Students press their luck in the ‘stock market’
Playing the stock market can be risky and exciting.
But, Basehor-Linwood High School students mostly just found it fun. Especially because they were given $100,000 to invest as they saw fit.
A hypothetical $100,000, that is, for an online activity called The Stock Market Game played by students in Mary Myer's Personal and Family Finance class.
Sixteen teams of three or four BLHS students played the game, which parodies the real stock market, from Oct. 8 through Dec. 14. Not only did BLHS students compete against their classmates to see which team could gain the most on their initial investments, but with 185 teams total from high schools across the state and extending past state borders.
Myer, Family and Consumer Sciences teacher, said she has been playing the game with her students for about five years.
"I tell them it's not a savings game, so by a certain date, they had to invest all of the money in some sort of stock," she said. "We just use it to learn about the stock market."
Lessons in class give the students a stepping off point before diving into the game. Myer said she goes over some basic principles of the stock market such as when a company makes an Initial Public Offering or a company's first sale of stock to the public. Current events and how they affect stocks are also brought into the classroom and Myer has the students list different companies, go on the Internet to find the ticker symbols and find out if they are publicly traded.
"Some years students really get into it and sometimes they don't," she said. "It does help when the market is good."
New rankings are posted each week on the wall of the classroom, and one BLHS team in particular found at the end of the two months that they had invested fairly wisely, gaining $17,922.42 and ranking first out of all 185 teams.
The winning team made up of juniors Ruth Bailey and Kyle Robinson and sophomore Thomas Dukeman, said that they only had a rough understanding of how the stock market worked before starting the game, but learned quite a bit as they went along.
"We looked up a list of ticker symbols and tried to find companies that had good patterns," Robinson said.
Bailey also said they tried to look for technological companies and those involving alternative energy sources because they noticed that those particular types of businesses had gained the most interest lately and were doing better in the stock market.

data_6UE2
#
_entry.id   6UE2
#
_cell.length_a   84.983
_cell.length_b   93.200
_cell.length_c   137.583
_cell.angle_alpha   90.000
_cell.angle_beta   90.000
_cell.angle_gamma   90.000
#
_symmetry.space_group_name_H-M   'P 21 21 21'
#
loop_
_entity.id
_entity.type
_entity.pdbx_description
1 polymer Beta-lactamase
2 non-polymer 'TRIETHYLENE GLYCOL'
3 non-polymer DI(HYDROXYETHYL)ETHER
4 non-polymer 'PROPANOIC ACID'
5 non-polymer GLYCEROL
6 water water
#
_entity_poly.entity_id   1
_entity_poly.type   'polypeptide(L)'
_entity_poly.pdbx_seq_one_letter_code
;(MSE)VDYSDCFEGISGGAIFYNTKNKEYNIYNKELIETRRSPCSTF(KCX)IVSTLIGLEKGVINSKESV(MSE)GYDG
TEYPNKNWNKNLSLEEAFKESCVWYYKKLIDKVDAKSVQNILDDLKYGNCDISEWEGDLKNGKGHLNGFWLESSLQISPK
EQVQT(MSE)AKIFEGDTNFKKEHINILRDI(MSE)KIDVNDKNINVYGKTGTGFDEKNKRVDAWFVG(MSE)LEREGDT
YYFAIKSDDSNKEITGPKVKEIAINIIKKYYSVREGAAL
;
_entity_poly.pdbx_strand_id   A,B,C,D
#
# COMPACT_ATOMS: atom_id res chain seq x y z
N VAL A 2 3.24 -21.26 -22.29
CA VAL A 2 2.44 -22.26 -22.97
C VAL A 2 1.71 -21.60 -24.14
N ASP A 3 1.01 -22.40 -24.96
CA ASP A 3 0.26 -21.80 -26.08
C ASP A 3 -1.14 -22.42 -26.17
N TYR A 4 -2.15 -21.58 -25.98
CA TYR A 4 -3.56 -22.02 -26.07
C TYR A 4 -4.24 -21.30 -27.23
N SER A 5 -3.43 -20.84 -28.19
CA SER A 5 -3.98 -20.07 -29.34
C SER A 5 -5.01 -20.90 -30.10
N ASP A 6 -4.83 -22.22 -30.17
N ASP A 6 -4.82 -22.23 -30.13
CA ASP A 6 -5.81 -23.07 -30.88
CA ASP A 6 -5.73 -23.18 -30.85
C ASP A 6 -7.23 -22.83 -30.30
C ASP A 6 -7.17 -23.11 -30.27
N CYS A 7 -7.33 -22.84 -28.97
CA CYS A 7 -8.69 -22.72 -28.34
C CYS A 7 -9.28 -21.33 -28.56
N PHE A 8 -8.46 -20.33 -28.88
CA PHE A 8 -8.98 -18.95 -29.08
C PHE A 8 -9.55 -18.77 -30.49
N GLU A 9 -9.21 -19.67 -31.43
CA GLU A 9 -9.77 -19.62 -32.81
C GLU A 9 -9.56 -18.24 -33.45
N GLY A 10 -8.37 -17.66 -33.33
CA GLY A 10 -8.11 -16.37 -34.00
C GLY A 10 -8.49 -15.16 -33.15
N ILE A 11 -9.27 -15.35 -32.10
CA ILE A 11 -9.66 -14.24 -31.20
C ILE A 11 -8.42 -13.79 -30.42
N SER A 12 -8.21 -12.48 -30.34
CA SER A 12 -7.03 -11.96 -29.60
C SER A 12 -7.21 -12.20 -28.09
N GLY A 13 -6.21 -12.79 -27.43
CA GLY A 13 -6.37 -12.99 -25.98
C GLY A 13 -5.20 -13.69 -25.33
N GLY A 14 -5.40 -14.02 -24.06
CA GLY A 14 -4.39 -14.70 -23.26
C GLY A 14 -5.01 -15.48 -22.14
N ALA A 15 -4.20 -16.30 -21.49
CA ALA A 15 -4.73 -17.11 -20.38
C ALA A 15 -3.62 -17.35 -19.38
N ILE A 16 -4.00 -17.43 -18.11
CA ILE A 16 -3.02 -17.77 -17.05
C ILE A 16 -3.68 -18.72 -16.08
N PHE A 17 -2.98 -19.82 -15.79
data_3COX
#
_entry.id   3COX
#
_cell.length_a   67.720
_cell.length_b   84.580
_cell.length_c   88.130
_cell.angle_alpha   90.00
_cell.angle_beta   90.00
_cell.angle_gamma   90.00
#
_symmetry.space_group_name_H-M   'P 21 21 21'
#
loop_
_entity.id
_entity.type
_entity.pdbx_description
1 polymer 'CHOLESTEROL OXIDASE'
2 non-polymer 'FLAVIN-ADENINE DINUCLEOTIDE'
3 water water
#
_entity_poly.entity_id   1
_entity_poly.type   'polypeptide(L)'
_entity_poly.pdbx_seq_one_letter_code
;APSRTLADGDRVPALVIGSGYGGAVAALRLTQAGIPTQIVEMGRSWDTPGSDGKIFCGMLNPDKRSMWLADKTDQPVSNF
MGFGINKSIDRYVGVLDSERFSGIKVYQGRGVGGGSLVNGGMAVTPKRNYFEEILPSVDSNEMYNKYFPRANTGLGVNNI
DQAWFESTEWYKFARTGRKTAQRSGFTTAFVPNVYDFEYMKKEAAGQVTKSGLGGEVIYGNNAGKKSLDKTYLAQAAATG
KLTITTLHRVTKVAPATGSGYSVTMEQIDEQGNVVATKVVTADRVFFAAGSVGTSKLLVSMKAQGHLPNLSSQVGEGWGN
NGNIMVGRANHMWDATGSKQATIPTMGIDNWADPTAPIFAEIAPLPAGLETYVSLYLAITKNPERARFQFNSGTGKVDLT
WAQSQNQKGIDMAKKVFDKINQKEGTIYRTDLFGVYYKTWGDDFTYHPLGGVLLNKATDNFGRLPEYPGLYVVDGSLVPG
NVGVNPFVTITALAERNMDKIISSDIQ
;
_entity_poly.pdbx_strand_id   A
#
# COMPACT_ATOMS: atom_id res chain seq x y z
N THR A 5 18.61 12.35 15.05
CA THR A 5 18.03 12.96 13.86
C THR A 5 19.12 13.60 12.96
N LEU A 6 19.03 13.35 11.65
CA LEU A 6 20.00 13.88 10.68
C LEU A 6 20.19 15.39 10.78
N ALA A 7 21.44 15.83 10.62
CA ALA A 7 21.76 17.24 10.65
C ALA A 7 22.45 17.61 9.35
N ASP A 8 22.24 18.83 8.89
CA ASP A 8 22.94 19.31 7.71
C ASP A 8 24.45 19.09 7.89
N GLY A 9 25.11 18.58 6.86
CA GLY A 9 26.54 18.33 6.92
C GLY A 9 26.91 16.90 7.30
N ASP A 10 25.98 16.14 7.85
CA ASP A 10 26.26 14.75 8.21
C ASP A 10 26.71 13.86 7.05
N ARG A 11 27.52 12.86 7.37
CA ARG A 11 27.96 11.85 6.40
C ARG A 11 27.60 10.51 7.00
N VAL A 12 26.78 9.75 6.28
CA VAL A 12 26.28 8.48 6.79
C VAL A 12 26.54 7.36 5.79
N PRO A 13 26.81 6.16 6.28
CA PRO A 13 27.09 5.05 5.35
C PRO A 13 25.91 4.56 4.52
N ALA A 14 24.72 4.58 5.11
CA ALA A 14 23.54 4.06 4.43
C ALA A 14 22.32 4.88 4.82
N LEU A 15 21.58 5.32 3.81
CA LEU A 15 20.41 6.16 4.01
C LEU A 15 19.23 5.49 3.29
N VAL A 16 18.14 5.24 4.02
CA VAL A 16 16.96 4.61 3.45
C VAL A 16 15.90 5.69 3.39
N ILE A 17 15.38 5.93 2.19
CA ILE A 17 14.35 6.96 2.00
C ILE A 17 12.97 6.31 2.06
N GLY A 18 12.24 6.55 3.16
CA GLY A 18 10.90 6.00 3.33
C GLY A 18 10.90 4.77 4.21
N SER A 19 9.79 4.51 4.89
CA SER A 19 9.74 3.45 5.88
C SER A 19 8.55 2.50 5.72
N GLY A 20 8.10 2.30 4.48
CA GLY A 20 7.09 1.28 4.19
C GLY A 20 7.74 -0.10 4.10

During class time, the students logged onto the game and kept an eye on their stocks, noting patterns, buying and selling. Bailey, Dukeman and Robinson invested most of their money in Google and JingAo or JA Solar Energy Holdings Co., Ltd. (JASO), a manufacturer of high performance solar cells based in China. At first, they said, they thought investing in Google might have been a mistake.
"At first it stayed really low and we lost a lot of money," Robinson said. "Several times we ended up nearly if not at the bottom of the chart."
But, soon their luck changed. During class, Bailey usually manned the computer, they said, while Robinson and Dukeman discussed different businesses they could invest in. They found that JA Solar Energy stayed fairly constant throughout the game, which contributed to their success while investing in a few mutual funds chosen from a list of the top 10 mutual funds was also key.
A stock tip to invest in Garmin given to the class by another teacher, which the team ignored, taught the classes just how unpredictable the stock market can be when those teams that accepted the tip plummeted. Another team that dropped drastically after investing all of their money in Wal-Mart also helped the students learn that just because a business name is recognizable doesn't mean its stock will do well.
"With most of them it's just up and down," Robinson said. "You can never tell what's going to go up."
The end results revealed that eight BLHS teams increased their value while six of the teams lost money, Myer said. One team lost as much as $24,423.40. The trio said towards the end of the competition, they thought they might be one of the top teams at BLHS, but never thought they would win the entire thing. The team did not receive a special prize for earning the top overall top spot, but Myers said those students who win the competition between teams within in the school always receive $20 each as a prize.
"That kind of motivates them," she said.
While $20 is nowhere near the almost $18,000 they gained playing the stock market, the students aren't complaining. Among the different activities and lessons they complete in class such as learning to manage money and balance a checkbook, they said The Stock Market Game was one of the most enjoyable.
"I think it was the most fun thing we did in class," Bailey said.
As for becoming real life stock market gurus in the future, the team said it's a possibility, but they are only confident in comprehending and answering questions about the basics at this point. However, playing the game did give them a starting point and a better understanding of how the stock market works.
"The biggest factor is intuition," Robinson said. "You can look at all the graphs you want, but in the end it's all a matter of luck."